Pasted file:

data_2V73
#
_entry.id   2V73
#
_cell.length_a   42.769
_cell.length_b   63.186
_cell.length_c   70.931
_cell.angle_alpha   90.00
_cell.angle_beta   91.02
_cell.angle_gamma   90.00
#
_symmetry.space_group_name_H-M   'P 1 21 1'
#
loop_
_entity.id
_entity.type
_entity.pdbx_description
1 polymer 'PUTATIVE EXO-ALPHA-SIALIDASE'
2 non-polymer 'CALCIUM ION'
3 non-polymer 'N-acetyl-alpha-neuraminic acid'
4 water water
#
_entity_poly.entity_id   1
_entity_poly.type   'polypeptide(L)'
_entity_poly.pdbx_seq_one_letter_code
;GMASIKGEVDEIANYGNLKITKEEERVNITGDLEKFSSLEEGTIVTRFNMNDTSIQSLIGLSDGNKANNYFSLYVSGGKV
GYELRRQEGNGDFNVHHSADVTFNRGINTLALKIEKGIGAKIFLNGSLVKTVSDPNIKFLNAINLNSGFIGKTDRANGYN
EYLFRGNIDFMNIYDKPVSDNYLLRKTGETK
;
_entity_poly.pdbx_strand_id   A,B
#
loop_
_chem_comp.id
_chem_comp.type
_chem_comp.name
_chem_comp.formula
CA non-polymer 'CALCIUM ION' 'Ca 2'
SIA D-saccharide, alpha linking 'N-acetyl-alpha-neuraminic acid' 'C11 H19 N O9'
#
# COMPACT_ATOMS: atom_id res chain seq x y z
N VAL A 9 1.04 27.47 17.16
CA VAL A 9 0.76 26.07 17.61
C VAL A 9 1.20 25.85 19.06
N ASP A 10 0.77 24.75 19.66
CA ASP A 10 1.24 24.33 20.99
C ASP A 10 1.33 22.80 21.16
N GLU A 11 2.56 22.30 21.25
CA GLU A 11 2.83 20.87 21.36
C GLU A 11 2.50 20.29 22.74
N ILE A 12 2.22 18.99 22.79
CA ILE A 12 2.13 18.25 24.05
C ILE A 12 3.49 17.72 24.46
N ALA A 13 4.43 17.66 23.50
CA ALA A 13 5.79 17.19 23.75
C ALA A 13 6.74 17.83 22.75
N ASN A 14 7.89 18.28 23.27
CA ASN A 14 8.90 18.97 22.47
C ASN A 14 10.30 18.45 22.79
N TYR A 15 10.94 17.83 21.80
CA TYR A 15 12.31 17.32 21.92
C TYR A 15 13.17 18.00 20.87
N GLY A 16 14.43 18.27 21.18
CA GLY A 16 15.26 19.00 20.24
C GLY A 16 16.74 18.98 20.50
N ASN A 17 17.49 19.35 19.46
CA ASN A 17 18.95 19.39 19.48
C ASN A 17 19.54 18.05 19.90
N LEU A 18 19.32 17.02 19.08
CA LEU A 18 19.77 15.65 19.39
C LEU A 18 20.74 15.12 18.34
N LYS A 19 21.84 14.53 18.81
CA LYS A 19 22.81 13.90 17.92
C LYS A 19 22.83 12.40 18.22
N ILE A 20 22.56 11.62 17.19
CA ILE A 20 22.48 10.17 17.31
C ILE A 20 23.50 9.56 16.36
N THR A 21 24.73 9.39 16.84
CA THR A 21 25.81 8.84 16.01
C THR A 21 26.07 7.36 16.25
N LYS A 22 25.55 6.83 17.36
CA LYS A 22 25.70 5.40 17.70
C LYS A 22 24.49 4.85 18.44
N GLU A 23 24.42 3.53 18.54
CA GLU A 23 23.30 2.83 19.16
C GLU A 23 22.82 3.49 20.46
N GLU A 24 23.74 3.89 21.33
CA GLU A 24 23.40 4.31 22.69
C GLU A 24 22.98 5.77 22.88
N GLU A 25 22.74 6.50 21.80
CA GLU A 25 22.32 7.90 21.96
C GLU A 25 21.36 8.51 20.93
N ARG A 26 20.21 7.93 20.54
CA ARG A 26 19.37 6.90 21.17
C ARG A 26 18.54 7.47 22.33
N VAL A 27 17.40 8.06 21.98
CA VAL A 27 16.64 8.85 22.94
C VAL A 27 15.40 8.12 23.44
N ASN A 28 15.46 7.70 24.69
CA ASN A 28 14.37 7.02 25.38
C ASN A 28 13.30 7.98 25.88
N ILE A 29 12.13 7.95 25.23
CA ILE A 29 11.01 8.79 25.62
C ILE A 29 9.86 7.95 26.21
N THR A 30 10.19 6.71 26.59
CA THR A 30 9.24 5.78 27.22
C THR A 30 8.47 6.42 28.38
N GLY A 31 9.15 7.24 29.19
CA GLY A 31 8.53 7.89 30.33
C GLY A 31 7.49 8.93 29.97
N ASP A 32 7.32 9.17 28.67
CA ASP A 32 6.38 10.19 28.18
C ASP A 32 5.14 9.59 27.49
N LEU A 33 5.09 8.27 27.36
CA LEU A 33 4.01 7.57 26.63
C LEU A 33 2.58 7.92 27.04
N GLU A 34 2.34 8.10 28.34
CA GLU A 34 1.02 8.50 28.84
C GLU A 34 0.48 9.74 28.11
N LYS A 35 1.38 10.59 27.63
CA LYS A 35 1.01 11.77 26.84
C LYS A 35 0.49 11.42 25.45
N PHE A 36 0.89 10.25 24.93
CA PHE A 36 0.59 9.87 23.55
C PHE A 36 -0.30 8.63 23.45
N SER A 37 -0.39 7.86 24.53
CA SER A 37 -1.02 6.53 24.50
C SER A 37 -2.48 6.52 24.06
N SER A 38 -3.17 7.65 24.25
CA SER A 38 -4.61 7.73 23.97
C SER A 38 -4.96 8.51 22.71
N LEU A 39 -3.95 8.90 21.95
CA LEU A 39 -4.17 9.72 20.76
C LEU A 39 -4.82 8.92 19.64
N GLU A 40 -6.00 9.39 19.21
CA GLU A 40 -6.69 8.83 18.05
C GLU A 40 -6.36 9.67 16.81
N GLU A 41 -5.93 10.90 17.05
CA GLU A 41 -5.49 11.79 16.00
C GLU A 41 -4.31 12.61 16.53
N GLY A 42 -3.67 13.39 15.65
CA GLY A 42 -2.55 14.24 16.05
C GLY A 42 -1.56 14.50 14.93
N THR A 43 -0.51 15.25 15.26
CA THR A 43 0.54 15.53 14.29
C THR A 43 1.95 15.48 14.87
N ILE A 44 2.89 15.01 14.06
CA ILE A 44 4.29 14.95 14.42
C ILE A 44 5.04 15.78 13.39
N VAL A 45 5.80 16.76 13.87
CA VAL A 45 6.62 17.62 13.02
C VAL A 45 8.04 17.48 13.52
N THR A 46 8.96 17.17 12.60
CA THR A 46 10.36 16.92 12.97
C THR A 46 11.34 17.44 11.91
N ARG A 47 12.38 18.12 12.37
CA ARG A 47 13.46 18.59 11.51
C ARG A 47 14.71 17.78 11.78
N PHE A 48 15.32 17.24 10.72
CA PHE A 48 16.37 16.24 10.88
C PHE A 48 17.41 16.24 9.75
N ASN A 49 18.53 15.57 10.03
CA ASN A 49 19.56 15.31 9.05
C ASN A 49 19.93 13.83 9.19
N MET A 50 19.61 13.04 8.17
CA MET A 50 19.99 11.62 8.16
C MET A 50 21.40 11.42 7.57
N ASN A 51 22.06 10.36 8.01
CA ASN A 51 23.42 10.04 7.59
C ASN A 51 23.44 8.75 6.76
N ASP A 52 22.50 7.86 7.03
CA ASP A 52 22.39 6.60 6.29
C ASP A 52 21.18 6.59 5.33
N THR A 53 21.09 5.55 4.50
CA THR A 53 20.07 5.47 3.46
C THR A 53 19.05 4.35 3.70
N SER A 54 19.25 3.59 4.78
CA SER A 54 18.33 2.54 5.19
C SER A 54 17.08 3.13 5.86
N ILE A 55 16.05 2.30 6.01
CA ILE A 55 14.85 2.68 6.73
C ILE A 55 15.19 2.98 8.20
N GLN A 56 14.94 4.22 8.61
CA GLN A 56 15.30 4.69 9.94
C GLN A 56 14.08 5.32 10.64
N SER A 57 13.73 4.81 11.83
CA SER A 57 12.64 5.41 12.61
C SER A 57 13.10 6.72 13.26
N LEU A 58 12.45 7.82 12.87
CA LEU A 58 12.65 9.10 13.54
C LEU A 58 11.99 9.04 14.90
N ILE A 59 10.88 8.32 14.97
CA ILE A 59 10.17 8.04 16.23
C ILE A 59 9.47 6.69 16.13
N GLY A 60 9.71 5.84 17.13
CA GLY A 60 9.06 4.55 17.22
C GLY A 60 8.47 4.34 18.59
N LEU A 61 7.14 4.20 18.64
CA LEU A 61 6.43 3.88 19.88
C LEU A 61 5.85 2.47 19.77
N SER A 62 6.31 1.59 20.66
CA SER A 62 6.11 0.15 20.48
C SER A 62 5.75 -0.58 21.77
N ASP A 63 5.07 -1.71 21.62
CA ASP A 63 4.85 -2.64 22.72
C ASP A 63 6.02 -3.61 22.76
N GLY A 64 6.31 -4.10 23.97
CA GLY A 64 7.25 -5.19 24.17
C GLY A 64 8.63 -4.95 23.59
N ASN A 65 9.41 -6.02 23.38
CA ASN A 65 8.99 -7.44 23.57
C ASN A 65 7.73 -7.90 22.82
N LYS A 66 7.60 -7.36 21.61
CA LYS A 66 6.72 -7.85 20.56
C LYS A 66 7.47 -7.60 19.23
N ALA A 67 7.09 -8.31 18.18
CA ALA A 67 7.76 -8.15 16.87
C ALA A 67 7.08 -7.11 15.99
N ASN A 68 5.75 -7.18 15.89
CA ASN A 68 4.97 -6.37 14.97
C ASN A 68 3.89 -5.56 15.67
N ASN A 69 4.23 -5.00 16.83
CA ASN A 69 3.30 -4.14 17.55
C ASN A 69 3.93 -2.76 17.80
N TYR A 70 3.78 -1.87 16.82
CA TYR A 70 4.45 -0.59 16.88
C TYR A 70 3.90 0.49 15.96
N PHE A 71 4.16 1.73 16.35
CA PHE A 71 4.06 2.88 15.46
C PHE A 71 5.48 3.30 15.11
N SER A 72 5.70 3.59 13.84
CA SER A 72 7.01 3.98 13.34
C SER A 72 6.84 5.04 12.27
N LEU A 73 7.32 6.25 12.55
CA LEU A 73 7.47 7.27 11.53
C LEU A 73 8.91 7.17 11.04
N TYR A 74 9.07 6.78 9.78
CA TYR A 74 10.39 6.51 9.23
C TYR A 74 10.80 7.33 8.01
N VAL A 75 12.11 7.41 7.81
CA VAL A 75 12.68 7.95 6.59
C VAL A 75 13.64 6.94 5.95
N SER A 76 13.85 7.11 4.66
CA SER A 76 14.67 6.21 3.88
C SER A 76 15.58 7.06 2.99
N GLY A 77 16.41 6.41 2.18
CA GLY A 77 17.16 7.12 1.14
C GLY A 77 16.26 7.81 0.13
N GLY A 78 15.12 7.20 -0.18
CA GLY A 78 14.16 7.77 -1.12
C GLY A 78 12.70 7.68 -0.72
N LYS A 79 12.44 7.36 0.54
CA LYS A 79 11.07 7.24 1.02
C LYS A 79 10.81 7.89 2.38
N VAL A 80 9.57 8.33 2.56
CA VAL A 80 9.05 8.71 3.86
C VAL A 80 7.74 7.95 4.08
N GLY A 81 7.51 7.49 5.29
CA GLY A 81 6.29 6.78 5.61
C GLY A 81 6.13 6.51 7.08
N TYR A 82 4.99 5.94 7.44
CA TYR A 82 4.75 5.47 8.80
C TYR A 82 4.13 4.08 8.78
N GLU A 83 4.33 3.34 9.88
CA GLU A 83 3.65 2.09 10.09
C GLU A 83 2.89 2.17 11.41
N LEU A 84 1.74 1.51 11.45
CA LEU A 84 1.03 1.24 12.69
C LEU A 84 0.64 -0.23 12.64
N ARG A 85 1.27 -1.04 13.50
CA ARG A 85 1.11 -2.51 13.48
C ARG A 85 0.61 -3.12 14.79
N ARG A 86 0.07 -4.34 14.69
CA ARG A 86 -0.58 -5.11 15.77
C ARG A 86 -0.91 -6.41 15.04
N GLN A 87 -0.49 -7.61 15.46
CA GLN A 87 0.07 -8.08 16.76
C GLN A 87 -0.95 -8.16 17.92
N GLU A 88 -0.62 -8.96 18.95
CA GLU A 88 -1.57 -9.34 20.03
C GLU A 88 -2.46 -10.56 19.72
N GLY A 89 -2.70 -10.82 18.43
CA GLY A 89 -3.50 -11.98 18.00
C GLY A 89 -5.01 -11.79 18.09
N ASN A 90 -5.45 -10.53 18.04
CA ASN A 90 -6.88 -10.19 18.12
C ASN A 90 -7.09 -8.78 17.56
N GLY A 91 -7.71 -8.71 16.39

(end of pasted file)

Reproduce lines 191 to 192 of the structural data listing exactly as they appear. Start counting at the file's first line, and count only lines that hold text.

N ILE A 59 10.88 8.32 14.97
CA ILE A 59 10.17 8.04 16.23